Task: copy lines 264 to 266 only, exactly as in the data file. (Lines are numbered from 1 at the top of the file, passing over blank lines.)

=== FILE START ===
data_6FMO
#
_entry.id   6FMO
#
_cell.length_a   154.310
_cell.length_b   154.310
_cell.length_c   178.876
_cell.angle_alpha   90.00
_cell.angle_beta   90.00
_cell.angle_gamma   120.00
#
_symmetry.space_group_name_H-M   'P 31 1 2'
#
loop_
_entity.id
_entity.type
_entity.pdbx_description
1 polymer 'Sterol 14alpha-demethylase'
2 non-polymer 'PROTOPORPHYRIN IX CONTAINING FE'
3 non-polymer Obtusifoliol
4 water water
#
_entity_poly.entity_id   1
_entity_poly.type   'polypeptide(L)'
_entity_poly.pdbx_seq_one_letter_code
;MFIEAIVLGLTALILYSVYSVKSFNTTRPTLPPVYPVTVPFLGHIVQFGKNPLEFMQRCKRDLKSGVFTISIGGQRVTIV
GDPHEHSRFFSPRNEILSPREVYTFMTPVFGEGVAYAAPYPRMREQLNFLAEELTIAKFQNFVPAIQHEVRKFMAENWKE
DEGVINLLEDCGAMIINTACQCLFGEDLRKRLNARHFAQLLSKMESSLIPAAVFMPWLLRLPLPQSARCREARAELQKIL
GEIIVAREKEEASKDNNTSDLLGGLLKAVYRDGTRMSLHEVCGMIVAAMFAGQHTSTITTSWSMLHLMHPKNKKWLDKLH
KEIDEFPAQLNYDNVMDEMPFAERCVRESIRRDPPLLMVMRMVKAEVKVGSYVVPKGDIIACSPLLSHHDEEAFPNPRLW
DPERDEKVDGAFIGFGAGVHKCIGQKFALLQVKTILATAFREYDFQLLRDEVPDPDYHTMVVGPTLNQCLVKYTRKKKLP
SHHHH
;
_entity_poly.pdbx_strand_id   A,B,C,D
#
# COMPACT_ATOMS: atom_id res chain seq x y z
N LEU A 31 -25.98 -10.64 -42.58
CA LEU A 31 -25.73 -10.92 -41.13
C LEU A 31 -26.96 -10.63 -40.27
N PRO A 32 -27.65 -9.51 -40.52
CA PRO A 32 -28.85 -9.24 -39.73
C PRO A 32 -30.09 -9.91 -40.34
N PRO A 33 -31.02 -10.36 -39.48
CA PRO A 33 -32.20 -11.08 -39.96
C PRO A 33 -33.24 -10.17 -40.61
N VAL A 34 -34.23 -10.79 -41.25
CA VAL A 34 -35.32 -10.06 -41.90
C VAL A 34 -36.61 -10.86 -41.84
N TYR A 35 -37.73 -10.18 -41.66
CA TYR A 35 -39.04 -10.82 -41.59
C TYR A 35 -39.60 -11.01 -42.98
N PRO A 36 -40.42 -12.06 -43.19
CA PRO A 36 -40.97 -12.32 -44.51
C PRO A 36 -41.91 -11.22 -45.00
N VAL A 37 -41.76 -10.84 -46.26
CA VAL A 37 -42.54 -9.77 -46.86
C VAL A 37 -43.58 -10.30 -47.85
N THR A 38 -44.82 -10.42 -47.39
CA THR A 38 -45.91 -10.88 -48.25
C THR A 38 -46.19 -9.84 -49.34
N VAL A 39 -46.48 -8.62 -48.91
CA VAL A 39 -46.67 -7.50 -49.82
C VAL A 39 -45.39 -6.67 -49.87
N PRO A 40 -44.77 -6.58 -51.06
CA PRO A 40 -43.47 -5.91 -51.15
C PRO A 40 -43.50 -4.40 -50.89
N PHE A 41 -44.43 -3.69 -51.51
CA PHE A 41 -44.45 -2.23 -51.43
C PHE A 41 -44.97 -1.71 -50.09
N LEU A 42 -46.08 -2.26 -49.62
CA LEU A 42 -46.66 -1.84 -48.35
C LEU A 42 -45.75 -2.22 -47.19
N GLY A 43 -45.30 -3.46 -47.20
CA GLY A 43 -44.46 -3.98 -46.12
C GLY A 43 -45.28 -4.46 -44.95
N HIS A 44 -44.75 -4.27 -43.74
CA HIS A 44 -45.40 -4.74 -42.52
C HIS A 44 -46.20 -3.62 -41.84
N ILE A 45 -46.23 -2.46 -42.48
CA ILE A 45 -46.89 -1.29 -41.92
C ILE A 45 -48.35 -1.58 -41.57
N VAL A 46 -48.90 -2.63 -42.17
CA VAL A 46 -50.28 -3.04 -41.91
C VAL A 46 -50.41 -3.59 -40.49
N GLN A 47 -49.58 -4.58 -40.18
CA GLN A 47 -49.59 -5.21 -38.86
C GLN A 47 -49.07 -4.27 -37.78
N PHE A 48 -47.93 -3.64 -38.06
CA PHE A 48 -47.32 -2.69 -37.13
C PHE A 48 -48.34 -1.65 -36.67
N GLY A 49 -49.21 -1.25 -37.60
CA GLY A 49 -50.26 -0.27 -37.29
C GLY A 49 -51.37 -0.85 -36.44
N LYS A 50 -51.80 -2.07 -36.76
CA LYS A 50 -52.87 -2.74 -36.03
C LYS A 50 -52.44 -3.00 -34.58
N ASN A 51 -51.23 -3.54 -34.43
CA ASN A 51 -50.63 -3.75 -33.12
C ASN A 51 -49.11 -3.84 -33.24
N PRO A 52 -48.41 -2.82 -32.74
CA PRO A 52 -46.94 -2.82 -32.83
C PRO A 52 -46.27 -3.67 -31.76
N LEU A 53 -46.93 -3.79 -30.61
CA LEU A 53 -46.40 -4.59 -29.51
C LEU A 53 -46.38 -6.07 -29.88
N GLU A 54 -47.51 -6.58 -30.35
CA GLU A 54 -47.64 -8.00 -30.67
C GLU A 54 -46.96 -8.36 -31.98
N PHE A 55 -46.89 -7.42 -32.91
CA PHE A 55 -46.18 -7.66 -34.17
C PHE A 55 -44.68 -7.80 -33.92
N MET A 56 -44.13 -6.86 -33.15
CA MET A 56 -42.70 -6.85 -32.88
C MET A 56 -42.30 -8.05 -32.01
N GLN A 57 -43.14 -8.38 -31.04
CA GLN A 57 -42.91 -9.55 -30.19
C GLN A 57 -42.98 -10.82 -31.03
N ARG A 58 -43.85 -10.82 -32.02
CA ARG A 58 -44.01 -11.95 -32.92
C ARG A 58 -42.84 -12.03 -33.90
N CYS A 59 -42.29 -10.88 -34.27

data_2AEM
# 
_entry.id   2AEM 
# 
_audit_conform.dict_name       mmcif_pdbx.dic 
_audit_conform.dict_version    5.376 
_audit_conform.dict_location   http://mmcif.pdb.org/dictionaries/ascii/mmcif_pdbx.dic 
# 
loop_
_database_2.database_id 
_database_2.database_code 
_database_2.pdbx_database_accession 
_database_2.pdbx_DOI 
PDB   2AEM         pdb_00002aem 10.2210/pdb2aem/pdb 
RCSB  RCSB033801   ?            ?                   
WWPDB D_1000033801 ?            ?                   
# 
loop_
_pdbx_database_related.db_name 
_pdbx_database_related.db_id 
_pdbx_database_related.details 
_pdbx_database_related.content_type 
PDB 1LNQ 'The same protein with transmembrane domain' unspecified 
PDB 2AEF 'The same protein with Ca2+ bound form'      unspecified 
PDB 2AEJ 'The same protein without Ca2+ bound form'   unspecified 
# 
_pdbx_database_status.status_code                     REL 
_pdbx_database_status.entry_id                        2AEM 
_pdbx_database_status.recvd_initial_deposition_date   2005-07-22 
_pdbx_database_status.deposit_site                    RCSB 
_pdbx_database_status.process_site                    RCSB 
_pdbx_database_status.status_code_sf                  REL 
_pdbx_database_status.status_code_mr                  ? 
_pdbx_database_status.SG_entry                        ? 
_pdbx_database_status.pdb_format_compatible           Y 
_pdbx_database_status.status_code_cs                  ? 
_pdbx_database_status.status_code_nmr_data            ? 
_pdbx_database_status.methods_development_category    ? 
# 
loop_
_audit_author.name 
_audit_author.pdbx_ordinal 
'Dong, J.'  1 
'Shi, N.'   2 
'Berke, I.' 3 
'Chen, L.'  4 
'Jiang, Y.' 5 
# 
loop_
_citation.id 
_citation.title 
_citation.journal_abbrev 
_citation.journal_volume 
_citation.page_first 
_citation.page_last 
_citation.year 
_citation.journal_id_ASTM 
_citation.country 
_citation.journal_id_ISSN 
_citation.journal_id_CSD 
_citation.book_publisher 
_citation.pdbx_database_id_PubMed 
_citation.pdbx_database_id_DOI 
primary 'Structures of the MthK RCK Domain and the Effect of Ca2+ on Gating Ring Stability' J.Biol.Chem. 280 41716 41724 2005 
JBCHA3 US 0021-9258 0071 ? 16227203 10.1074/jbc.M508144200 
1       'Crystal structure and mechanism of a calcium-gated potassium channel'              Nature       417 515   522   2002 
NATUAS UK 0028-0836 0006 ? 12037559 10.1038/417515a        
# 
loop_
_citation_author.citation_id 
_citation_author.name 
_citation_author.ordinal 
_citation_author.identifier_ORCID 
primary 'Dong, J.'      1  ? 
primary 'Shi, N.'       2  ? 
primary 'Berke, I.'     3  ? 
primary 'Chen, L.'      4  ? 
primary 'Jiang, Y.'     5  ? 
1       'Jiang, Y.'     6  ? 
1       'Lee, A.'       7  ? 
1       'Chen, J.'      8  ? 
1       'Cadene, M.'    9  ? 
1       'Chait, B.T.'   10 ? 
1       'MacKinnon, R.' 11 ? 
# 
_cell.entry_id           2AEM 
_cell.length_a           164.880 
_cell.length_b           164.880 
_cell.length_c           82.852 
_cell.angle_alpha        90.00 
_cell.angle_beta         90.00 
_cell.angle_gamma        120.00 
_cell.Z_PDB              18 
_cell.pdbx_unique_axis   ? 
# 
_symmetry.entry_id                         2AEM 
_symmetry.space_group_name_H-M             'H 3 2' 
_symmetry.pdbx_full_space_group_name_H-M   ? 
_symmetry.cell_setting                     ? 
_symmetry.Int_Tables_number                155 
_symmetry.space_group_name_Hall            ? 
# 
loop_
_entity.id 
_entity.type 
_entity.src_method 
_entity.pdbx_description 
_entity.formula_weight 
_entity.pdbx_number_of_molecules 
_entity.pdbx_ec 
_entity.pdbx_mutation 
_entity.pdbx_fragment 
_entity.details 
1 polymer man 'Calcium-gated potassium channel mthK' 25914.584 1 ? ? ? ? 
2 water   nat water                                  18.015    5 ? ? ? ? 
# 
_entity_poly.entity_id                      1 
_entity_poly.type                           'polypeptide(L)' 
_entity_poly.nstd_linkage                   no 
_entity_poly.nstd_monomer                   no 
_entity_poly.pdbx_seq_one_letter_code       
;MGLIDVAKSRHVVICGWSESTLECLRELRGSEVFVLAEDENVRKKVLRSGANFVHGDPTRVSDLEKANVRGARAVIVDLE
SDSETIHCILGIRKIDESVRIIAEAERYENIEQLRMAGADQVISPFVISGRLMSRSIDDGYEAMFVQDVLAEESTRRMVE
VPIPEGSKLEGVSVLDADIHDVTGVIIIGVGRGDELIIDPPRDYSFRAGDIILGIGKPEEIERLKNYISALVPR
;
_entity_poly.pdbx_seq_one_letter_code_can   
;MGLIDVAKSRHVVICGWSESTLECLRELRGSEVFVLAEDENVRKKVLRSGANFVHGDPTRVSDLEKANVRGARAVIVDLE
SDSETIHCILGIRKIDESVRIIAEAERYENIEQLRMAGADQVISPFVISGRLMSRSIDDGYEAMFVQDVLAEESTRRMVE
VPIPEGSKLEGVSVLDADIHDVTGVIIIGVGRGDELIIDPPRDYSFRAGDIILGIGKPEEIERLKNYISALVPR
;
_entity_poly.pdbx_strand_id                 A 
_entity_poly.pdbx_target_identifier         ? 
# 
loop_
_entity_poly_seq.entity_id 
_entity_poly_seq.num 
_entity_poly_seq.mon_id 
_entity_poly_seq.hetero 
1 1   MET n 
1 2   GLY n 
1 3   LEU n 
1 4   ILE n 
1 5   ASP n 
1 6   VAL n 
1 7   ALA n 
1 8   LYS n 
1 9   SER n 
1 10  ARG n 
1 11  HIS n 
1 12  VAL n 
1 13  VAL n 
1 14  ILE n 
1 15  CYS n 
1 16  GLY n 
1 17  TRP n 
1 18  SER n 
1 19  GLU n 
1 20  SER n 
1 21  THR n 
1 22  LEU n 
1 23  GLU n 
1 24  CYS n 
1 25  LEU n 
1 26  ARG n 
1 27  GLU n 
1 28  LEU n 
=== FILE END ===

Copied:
1 5   ASP n 
1 6   VAL n 
1 7   ALA n 